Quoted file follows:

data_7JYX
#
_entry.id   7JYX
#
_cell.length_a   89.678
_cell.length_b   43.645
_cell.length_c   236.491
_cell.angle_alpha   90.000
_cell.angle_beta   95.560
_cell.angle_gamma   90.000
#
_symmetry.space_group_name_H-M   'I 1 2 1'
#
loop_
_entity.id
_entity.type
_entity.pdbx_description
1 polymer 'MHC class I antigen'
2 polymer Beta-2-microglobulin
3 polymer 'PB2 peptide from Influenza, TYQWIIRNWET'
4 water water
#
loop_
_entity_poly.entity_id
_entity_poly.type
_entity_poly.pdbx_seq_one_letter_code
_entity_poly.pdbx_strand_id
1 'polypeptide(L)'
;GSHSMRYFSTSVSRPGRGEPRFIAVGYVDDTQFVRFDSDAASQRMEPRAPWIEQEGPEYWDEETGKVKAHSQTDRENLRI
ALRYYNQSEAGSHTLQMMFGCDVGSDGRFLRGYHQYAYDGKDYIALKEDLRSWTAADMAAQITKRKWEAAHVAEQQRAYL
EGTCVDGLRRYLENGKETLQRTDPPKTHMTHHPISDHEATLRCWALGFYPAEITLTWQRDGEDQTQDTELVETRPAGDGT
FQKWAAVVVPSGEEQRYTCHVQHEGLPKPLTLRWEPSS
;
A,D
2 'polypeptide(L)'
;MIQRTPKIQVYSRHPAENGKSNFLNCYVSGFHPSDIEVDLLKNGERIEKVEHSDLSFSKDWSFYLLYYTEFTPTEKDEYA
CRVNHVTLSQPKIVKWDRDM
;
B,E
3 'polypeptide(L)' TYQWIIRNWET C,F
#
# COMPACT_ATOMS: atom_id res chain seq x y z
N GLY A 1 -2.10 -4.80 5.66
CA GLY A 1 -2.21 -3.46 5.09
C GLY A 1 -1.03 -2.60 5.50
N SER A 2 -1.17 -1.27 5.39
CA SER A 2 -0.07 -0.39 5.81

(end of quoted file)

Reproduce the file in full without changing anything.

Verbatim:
data_7JYX
#
_entry.id   7JYX
#
_cell.length_a   89.678
_cell.length_b   43.645
_cell.length_c   236.491
_cell.angle_alpha   90.000
_cell.angle_beta   95.560
_cell.angle_gamma   90.000
#
_symmetry.space_group_name_H-M   'I 1 2 1'
#
loop_
_entity.id
_entity.type
_entity.pdbx_description
1 polymer 'MHC class I antigen'
2 polymer Beta-2-microglobulin
3 polymer 'PB2 peptide from Influenza, TYQWIIRNWET'
4 water water
#
loop_
_entity_poly.entity_id
_entity_poly.type
_entity_poly.pdbx_seq_one_letter_code
_entity_poly.pdbx_strand_id
1 'polypeptide(L)'
;GSHSMRYFSTSVSRPGRGEPRFIAVGYVDDTQFVRFDSDAASQRMEPRAPWIEQEGPEYWDEETGKVKAHSQTDRENLRI
ALRYYNQSEAGSHTLQMMFGCDVGSDGRFLRGYHQYAYDGKDYIALKEDLRSWTAADMAAQITKRKWEAAHVAEQQRAYL
EGTCVDGLRRYLENGKETLQRTDPPKTHMTHHPISDHEATLRCWALGFYPAEITLTWQRDGEDQTQDTELVETRPAGDGT
FQKWAAVVVPSGEEQRYTCHVQHEGLPKPLTLRWEPSS
;
A,D
2 'polypeptide(L)'
;MIQRTPKIQVYSRHPAENGKSNFLNCYVSGFHPSDIEVDLLKNGERIEKVEHSDLSFSKDWSFYLLYYTEFTPTEKDEYA
CRVNHVTLSQPKIVKWDRDM
;
B,E
3 'polypeptide(L)' TYQWIIRNWET C,F
#
# COMPACT_ATOMS: atom_id res chain seq x y z
N GLY A 1 -2.10 -4.80 5.66
CA GLY A 1 -2.21 -3.46 5.09
C GLY A 1 -1.03 -2.60 5.50
N SER A 2 -1.17 -1.27 5.39
CA SER A 2 -0.07 -0.39 5.81